Step 4: Drain the cooked farro and fluff
After the right time has passed, check your farro for doneness. Scoop out a few grains and give them a sample. They should be tender, with some chew in the center. If your grains aren’t quite there yet, continue cooking them for a few more minutes, checking every minute or two to avoid overcooking.
When your farro is perfectly cooked, drain the grains into the sink using a fine-mesh strainer. Then return the farro to the saucepan and fluff it with a fork. To avoid sticky farro, you can drizzle in some olive oil or a tablespoon of butter. Enjoy!
Does farro need to be soaked before cooking?
Soaking farro is not necessary. However, in some cases, it can help. It depends on the type of farro you buy and how you like your farro. Soaking farro will speed up the cooking time. It can also yield a softer, more porridge-like texture. If that’s your goal, then soaking farro is a simple matter of covering it by several inches of water and leaving the grains to soften up for several hours. You can do this overnight if you’re planning ahead.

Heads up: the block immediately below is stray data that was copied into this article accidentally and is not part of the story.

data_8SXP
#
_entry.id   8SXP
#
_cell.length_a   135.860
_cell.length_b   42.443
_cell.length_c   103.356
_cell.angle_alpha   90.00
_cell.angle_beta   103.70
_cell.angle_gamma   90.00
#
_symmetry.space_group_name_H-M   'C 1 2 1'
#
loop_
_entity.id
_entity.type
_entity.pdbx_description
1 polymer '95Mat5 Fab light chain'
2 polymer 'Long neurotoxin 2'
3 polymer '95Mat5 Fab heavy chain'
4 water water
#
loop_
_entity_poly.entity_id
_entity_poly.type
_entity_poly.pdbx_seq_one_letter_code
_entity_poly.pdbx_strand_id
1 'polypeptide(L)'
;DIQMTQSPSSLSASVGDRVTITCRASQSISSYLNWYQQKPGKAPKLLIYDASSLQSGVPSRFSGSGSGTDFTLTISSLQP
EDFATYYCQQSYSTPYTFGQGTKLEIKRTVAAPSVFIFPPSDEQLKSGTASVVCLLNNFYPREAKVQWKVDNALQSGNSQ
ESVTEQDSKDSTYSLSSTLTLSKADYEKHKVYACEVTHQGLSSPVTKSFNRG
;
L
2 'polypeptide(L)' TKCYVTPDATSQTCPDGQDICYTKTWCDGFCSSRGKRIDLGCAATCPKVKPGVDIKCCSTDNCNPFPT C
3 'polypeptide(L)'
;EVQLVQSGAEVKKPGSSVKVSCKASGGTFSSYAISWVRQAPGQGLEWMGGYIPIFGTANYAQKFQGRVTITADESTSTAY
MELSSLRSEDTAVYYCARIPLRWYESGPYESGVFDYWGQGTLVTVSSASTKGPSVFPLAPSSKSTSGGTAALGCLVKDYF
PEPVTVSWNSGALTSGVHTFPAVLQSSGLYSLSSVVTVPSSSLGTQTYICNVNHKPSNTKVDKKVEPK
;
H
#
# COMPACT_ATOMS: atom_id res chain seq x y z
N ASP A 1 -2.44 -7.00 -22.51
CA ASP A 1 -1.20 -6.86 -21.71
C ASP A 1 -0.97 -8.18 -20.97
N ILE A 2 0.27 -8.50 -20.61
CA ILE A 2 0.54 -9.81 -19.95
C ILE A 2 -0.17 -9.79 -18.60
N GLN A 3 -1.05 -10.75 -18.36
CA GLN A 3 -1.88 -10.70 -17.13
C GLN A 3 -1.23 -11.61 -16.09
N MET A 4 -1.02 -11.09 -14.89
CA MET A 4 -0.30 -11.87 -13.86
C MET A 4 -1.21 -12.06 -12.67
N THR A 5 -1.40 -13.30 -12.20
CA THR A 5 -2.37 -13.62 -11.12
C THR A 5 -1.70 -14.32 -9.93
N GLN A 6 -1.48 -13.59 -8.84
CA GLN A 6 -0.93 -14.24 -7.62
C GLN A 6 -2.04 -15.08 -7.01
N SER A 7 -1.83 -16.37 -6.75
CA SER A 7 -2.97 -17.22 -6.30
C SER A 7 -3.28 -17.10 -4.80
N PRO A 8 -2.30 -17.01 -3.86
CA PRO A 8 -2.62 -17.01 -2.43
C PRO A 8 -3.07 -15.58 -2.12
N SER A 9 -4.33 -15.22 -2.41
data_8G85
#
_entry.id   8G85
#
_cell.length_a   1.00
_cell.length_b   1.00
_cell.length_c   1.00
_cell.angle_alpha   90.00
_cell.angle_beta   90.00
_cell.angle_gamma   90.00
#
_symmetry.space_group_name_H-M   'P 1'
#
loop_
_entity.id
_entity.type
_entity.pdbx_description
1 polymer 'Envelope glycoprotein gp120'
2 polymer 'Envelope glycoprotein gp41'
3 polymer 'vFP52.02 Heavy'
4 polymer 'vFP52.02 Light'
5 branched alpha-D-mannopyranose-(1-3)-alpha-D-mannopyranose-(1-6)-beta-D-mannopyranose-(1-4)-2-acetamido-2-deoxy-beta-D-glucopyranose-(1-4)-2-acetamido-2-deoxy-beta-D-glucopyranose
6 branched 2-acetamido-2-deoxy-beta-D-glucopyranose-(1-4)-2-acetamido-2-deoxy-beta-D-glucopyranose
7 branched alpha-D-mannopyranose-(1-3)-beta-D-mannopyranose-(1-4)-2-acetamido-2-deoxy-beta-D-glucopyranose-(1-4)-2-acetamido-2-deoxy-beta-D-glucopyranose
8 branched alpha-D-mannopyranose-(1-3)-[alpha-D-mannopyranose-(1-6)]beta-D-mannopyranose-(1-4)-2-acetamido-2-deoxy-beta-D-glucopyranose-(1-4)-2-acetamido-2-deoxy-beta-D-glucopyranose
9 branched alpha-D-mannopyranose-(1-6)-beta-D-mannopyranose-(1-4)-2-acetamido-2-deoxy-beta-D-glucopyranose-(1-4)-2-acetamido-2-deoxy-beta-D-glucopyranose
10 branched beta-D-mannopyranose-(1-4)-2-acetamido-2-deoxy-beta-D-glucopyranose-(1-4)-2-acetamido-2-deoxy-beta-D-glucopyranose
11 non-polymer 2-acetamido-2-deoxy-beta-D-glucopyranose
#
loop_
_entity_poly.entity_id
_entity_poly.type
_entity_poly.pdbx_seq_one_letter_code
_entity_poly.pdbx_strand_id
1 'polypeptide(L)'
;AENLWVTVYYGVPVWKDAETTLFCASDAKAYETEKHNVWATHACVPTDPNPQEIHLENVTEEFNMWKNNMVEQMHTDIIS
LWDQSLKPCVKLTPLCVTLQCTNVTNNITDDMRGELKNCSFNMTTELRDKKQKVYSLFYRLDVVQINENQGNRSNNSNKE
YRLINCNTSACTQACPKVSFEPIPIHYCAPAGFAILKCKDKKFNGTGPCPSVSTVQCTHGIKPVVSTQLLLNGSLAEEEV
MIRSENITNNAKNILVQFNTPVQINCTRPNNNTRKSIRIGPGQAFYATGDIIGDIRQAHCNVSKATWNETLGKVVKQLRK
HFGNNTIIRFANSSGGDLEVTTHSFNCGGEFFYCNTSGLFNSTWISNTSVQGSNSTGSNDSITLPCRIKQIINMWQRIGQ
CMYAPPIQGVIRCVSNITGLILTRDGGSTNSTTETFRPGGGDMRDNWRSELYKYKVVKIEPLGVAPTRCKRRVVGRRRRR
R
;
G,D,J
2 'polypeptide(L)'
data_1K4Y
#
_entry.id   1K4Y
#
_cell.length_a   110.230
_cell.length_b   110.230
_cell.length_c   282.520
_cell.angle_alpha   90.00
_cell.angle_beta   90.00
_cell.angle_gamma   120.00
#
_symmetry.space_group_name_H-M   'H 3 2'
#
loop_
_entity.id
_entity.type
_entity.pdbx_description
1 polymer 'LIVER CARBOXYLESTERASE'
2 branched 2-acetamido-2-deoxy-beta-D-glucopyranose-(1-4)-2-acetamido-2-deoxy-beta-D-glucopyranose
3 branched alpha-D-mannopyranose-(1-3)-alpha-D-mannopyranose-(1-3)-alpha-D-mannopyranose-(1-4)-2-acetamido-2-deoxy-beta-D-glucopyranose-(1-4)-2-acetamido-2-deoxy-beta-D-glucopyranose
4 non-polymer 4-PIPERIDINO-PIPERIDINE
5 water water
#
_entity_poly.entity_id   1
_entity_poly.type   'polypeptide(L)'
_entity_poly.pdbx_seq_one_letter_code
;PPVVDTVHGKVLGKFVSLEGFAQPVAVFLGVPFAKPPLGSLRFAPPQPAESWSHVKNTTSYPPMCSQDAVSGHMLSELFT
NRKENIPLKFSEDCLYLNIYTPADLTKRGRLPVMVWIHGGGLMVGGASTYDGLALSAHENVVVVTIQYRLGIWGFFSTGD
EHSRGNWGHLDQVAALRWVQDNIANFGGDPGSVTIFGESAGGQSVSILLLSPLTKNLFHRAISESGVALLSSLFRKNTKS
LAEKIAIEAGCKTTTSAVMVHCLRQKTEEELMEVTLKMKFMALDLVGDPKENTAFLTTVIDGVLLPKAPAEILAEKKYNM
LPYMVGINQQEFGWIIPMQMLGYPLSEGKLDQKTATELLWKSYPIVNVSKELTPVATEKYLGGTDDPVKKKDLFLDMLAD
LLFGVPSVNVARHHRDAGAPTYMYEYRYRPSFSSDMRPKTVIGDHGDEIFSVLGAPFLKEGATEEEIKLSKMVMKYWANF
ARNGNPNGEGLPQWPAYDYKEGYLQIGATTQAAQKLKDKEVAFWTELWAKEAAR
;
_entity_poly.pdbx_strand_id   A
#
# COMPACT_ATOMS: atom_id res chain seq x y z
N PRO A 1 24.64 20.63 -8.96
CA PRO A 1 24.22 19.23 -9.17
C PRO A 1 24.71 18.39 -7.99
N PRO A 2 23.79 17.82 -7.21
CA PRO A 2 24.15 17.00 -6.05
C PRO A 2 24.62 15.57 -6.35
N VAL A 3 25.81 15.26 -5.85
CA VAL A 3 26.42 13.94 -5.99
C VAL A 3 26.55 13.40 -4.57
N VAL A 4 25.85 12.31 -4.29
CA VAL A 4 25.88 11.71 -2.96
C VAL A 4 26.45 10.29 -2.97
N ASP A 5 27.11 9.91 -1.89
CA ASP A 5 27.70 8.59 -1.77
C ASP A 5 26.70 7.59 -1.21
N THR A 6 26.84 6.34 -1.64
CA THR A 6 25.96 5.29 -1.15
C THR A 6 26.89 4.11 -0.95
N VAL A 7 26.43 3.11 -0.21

Note that soaking can diminish some of the nutty, earthy flavors of the grains. And pearled farro can break down in the water if left to soak for too long. Soaking is best left to whole farro for best results.
How do you know when farro is cooked?
You can’t tell whether farro is cooked or not by looking at it because it doesn’t expand as much during the cooking process. You have to taste farro to check whether it’s cooked or not. Cooked farro feels tender and slightly chewy.
What do you eat farro with?
There are a lot of things that go great with farro. And you don’t have to think too much about what to mix it with. Think as farro as an alternative to rice: mix it with salads, cheese, meat – anything that goes well with rice will go well with farro!